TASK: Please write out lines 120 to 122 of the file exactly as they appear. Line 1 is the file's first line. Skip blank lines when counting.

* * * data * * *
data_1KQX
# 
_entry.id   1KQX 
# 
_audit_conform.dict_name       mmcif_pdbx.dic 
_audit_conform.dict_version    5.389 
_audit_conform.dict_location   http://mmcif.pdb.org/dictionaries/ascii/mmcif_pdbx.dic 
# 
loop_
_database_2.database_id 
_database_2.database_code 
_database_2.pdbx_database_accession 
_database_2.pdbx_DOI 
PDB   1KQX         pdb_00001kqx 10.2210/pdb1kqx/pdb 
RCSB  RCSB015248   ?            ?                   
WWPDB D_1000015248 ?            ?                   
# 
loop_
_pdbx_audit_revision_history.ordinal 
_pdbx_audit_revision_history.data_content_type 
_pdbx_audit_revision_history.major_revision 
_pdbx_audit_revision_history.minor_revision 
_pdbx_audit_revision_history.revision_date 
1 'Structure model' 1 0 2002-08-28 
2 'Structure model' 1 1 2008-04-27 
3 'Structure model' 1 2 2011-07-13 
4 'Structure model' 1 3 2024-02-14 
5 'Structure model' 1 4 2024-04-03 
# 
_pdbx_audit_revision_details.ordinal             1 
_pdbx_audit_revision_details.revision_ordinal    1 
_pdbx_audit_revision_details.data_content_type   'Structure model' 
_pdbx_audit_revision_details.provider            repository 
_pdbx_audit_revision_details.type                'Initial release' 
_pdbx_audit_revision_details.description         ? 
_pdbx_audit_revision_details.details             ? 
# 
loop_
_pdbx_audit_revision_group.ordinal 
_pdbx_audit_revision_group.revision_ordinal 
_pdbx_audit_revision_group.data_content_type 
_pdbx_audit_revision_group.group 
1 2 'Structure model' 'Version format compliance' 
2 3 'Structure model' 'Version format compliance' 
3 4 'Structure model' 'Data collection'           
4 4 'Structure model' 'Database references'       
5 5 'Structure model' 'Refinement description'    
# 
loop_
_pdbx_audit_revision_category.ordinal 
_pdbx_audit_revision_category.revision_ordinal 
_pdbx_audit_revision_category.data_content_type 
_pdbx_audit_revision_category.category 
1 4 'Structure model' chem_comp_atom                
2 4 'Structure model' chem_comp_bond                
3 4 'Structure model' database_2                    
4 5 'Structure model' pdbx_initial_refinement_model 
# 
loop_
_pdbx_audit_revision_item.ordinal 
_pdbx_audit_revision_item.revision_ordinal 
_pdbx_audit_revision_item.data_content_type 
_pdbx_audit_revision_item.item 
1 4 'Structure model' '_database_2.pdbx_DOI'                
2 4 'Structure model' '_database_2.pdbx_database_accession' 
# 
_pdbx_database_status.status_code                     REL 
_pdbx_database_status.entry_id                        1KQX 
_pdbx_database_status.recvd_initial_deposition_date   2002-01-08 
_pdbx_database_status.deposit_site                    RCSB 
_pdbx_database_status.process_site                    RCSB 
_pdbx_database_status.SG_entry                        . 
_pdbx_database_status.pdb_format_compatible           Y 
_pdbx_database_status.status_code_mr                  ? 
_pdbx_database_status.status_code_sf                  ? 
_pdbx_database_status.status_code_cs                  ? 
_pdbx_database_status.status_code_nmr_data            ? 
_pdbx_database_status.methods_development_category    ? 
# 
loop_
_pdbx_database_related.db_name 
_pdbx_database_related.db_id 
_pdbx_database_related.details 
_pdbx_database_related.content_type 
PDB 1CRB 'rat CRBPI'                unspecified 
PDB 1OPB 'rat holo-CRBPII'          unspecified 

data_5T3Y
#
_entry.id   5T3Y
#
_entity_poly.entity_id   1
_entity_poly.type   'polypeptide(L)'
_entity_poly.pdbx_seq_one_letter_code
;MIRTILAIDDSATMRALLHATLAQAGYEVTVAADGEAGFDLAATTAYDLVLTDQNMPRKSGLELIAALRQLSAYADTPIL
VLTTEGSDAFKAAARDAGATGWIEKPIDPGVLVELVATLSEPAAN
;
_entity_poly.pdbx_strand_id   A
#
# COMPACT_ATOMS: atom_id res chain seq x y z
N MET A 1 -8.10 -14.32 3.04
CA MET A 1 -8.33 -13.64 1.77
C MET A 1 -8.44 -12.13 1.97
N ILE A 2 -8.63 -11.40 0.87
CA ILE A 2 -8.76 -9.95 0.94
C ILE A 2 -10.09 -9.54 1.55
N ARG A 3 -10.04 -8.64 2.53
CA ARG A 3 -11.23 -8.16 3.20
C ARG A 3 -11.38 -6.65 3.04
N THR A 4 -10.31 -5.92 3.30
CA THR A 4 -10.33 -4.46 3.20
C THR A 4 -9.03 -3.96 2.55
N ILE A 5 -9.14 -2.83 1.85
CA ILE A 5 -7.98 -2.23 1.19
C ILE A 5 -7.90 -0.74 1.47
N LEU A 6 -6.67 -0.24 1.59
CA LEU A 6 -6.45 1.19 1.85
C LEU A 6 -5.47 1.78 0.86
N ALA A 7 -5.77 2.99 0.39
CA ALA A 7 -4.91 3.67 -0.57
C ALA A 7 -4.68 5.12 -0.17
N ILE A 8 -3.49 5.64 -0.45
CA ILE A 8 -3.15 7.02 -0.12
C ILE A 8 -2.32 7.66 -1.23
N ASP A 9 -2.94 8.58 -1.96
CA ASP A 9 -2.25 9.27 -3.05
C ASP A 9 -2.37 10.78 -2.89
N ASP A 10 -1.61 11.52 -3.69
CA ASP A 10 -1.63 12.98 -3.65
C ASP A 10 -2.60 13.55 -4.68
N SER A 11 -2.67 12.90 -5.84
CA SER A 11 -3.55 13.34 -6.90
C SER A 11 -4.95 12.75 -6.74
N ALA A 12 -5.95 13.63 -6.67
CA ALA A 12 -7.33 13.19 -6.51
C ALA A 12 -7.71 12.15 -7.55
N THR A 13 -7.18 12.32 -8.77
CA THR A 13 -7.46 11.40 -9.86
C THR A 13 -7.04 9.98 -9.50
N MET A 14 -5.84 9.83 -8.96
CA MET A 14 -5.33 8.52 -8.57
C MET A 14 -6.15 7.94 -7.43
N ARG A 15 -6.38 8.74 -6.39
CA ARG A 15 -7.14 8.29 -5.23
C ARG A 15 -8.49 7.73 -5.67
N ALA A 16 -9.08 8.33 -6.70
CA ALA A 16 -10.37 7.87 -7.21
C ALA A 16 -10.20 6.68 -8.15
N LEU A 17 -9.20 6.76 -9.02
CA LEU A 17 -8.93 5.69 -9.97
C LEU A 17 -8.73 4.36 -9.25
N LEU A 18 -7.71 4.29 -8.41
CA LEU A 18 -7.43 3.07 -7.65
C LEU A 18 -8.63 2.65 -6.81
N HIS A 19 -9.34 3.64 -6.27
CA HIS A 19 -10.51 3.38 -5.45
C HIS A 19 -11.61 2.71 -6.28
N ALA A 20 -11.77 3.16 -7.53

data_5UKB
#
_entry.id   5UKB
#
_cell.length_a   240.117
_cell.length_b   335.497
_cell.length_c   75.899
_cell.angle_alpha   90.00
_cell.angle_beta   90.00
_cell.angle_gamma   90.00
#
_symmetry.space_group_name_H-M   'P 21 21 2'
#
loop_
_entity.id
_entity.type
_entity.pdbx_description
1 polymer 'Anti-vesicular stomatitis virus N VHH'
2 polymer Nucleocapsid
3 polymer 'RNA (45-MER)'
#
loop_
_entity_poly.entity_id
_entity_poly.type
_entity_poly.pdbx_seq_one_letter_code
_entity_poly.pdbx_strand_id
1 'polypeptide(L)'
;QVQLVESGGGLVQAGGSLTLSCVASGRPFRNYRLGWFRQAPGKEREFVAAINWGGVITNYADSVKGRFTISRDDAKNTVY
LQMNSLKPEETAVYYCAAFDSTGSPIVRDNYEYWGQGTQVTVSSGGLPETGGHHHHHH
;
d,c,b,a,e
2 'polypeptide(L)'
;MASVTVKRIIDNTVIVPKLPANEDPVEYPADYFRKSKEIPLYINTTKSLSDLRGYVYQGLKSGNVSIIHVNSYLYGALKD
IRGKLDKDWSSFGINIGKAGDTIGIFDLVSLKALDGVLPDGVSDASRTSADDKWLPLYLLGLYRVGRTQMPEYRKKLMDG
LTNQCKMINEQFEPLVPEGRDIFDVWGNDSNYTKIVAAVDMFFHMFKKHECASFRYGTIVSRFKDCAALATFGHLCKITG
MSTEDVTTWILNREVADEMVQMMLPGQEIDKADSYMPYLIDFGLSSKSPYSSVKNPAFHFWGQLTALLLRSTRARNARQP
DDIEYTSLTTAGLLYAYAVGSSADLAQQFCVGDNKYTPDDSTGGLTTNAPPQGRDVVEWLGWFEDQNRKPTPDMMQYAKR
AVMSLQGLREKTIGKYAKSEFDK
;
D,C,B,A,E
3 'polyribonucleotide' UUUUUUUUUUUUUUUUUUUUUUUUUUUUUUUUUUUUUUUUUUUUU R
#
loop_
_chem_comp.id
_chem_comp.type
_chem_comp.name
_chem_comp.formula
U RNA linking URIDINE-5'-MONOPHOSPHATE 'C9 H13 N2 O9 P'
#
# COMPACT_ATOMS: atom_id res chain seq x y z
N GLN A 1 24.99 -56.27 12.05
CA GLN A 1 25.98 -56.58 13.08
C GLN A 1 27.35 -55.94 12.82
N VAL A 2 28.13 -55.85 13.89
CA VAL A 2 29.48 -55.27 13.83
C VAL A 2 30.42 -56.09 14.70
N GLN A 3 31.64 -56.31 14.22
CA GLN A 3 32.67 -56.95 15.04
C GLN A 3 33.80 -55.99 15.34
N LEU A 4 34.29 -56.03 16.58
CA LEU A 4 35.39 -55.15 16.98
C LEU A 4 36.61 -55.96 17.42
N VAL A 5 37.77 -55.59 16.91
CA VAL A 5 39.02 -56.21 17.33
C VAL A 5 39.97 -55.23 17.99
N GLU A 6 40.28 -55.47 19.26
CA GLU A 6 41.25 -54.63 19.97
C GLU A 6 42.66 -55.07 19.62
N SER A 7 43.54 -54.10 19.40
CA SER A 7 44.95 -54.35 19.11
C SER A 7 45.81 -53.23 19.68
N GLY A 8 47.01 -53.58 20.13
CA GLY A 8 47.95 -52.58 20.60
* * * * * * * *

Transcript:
C ALA A 7 -4.68 5.12 -0.17
N ILE A 8 -3.49 5.64 -0.45
CA ILE A 8 -3.15 7.02 -0.12